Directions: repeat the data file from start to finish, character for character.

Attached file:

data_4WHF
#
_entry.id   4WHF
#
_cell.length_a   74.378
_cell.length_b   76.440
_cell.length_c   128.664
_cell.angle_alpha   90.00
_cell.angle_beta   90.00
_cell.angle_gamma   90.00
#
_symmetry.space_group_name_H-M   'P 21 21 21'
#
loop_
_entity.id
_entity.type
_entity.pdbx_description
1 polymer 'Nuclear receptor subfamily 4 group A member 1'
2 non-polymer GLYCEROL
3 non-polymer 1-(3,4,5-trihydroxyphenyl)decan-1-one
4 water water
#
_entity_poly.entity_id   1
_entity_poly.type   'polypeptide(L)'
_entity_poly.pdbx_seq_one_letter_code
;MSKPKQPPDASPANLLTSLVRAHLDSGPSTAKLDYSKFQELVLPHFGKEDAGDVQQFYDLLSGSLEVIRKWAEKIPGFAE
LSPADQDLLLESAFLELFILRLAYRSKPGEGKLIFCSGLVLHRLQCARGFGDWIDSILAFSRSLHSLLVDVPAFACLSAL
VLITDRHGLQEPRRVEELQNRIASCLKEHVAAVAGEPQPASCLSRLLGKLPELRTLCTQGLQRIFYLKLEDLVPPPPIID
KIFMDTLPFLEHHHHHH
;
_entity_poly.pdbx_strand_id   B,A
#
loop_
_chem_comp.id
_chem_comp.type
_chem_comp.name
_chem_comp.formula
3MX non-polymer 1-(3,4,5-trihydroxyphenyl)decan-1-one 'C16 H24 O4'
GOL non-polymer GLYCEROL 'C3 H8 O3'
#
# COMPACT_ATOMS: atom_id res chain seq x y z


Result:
data_4WHF
#
_entry.id   4WHF
#
_cell.length_a   74.378
_cell.length_b   76.440
_cell.length_c   128.664
_cell.angle_alpha   90.00
_cell.angle_beta   90.00
_cell.angle_gamma   90.00
#
_symmetry.space_group_name_H-M   'P 21 21 21'
#
loop_
_entity.id
_entity.type
_entity.pdbx_description
1 polymer 'Nuclear receptor subfamily 4 group A member 1'
2 non-polymer GLYCEROL
3 non-polymer 1-(3,4,5-trihydroxyphenyl)decan-1-one
4 water water
#
_entity_poly.entity_id   1
_entity_poly.type   'polypeptide(L)'
_entity_poly.pdbx_seq_one_letter_code
;MSKPKQPPDASPANLLTSLVRAHLDSGPSTAKLDYSKFQELVLPHFGKEDAGDVQQFYDLLSGSLEVIRKWAEKIPGFAE
LSPADQDLLLESAFLELFILRLAYRSKPGEGKLIFCSGLVLHRLQCARGFGDWIDSILAFSRSLHSLLVDVPAFACLSAL
VLITDRHGLQEPRRVEELQNRIASCLKEHVAAVAGEPQPASCLSRLLGKLPELRTLCTQGLQRIFYLKLEDLVPPPPIID
KIFMDTLPFLEHHHHHH
;
_entity_poly.pdbx_strand_id   B,A
#
loop_
_chem_comp.id
_chem_comp.type
_chem_comp.name
_chem_comp.formula
3MX non-polymer 1-(3,4,5-trihydroxyphenyl)decan-1-one 'C16 H24 O4'
GOL non-polymer GLYCEROL 'C3 H8 O3'
#
# COMPACT_ATOMS: atom_id res chain seq x y z